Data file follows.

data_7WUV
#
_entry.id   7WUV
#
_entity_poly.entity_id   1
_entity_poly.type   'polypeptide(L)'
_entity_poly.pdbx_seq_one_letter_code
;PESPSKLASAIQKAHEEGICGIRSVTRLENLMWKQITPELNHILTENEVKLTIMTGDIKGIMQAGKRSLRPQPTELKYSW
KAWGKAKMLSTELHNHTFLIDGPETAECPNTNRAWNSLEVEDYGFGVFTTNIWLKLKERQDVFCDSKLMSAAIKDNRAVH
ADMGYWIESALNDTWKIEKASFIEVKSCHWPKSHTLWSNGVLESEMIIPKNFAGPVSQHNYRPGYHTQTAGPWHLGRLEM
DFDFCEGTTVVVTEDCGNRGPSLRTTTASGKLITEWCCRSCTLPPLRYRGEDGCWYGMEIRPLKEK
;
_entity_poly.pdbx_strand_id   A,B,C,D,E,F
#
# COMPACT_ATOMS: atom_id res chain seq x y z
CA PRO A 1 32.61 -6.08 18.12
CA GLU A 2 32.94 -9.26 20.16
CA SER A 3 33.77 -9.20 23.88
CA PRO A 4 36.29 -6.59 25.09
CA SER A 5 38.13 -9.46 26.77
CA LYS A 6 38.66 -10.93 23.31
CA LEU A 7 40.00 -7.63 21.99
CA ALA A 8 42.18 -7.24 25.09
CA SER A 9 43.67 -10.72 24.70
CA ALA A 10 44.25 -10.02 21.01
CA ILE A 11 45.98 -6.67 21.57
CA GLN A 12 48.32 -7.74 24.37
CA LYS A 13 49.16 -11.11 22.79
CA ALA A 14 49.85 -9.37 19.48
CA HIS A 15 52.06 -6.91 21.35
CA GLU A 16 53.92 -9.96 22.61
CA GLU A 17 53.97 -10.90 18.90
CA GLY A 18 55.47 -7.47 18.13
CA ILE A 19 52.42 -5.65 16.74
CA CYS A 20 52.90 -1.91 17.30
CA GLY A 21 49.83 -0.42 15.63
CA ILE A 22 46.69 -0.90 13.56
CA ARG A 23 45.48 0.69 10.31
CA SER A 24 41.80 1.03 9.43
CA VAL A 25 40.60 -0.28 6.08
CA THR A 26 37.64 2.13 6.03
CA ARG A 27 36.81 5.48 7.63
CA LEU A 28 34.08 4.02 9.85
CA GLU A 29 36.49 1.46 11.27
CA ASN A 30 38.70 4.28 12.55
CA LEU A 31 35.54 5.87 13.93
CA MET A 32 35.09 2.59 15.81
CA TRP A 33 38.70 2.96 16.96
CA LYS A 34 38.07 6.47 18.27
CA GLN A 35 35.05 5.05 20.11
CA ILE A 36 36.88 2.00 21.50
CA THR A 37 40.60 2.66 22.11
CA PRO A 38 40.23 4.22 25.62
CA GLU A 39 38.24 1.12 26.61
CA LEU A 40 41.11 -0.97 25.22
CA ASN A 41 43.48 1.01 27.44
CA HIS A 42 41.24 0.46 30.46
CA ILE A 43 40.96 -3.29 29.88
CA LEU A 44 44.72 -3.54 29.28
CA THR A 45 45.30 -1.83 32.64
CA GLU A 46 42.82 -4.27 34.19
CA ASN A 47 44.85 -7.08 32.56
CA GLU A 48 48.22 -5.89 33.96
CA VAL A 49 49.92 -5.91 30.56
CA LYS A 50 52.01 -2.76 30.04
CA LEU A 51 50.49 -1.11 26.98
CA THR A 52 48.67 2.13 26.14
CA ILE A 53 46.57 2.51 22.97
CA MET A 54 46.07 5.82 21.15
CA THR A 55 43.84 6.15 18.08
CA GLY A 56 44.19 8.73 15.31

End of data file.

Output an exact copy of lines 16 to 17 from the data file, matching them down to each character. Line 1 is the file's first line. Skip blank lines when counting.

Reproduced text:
CA PRO A 1 32.61 -6.08 18.12
CA GLU A 2 32.94 -9.26 20.16